The Nutricia company has spoken out after Cronobacter was found during Australian testing of infant formula made in Europe.

A batch of KetoCal 3:1 was positive for Cronobacter spp. after being sampled at the border by Australian customs officials as part of random routine testing. There have been no known related illnesses. Nutricia said the batch was negative before leaving the production plant and additional testing also did not find Cronobacter.

The implicated formula is a specialized medical nutrition product intended for the dietary management of drug resistant epilepsy, or where a ketogenic diet is indicated by a healthcare professional. It is manufactured in Europe and not sold to the general public but is available by prescription.

Affected tins are batch number 101101598 with best before July 8, 2023.

In a letter to healthcare professionals in Australia dated April 29, Nutricia, which is owned by Danone, said there were 600 tins of the affected batch available in Australia and the next shipment of 800 tins from this batch was scheduled to arrive around May 23. A new batch from Europe has been ordered with an expected arrival of May 7.

A Nutricia spokesperson told Food Safety News it was committed to providing customers with the highest quality products.

“That’s why our products undergo rigorous testing before being released for sale. During a recent routine, random product test on imported special medical infant formulas by authorities in Australia, a naturally occurring bacterium, known as Cronobacter, was detected in one specific batch of our KetoCal 3:1 product that had been exported to Australia from our company’s plant in Europe. As per our food safety policies, before being released for sale, the batch also underwent microbiological testing for the presence of Cronobacter, and the batch tested negative before leaving our plant,” the spokesperson said.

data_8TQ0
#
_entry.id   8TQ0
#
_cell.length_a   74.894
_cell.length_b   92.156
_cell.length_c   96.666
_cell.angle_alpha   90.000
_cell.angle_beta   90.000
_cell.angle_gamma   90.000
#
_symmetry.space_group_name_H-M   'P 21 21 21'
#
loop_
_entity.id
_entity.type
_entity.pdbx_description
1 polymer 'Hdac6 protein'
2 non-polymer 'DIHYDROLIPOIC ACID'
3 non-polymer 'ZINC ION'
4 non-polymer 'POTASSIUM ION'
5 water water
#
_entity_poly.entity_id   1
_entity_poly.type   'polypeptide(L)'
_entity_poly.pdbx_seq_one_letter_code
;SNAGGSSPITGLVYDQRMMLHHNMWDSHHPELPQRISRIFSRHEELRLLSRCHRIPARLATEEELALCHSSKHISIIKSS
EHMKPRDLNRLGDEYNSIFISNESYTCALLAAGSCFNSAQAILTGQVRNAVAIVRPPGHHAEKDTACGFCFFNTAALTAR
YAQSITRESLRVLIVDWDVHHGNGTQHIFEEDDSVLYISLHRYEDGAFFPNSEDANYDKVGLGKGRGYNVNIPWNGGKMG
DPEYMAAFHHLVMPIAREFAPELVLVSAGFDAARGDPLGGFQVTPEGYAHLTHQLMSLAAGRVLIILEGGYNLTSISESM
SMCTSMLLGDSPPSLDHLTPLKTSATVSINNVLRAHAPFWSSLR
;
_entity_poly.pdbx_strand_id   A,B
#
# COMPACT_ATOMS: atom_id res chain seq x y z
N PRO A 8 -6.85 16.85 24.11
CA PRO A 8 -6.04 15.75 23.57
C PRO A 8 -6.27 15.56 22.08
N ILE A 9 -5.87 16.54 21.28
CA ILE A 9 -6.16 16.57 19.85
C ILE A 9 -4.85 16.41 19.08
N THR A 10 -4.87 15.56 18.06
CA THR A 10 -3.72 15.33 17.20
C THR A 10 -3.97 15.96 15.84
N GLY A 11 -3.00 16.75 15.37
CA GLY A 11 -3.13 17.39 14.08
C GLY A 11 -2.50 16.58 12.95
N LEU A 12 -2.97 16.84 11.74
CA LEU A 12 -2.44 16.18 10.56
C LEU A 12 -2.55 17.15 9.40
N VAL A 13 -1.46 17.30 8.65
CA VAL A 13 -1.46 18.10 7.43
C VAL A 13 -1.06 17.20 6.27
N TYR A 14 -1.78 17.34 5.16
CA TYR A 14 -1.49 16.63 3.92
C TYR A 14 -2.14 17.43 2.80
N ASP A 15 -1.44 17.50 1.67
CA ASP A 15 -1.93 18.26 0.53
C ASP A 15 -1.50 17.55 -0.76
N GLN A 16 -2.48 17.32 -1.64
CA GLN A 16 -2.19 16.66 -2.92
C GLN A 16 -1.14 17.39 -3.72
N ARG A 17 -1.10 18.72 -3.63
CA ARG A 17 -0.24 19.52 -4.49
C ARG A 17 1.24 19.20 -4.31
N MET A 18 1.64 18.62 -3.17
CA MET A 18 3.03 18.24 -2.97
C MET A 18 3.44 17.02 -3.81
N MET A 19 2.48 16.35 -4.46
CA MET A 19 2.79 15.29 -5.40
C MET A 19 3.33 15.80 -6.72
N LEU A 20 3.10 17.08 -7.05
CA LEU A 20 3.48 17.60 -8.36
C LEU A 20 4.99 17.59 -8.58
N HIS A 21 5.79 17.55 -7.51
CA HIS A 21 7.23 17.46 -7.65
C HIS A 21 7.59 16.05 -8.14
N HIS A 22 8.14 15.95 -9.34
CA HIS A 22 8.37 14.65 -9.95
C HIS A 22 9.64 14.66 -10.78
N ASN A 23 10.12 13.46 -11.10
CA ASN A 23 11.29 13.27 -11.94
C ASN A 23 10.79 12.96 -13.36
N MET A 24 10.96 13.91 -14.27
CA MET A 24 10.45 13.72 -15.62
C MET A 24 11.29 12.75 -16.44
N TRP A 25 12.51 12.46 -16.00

Danone said the issue does not impact formula on the U.S. market.

Approved with new instructions
After being told about the test results, the company informed the relevant health agencies in Australia, according to the spokesperson.

“The Australian authorities subsequently approved the batch for use with specific instructions in preparing the product. These instructions call for mixing the product with water at a temperature of 80 degrees C (176 degrees F), which would kill any Cronobacter if potentially present,” they said.

“We have not received any adverse reports from patients or their families from consuming the affected batch and we also carried out additional testing of the affected batch, which showed no presence of Cronobacter in these products. No other KetoCal 3:1 batches and no other KetoCal products are affected.”

Cronobacter infection in infants will usually start with a fever and poor feeding, excessive crying, grunting while breathing or very low energy. Some may also have seizures. If your child develops these symptoms, take them to a doctor as soon as possible. Those more likely to get sick from Cronobacter infections include infants 2 months and younger, those born prematurely or with weakened immune systems, such as those undergoing chemotherapy.

People were advised not change or stop their child’s formula without consulting their specialist pediatrician, neurologist, metabolic physician or dietitian.

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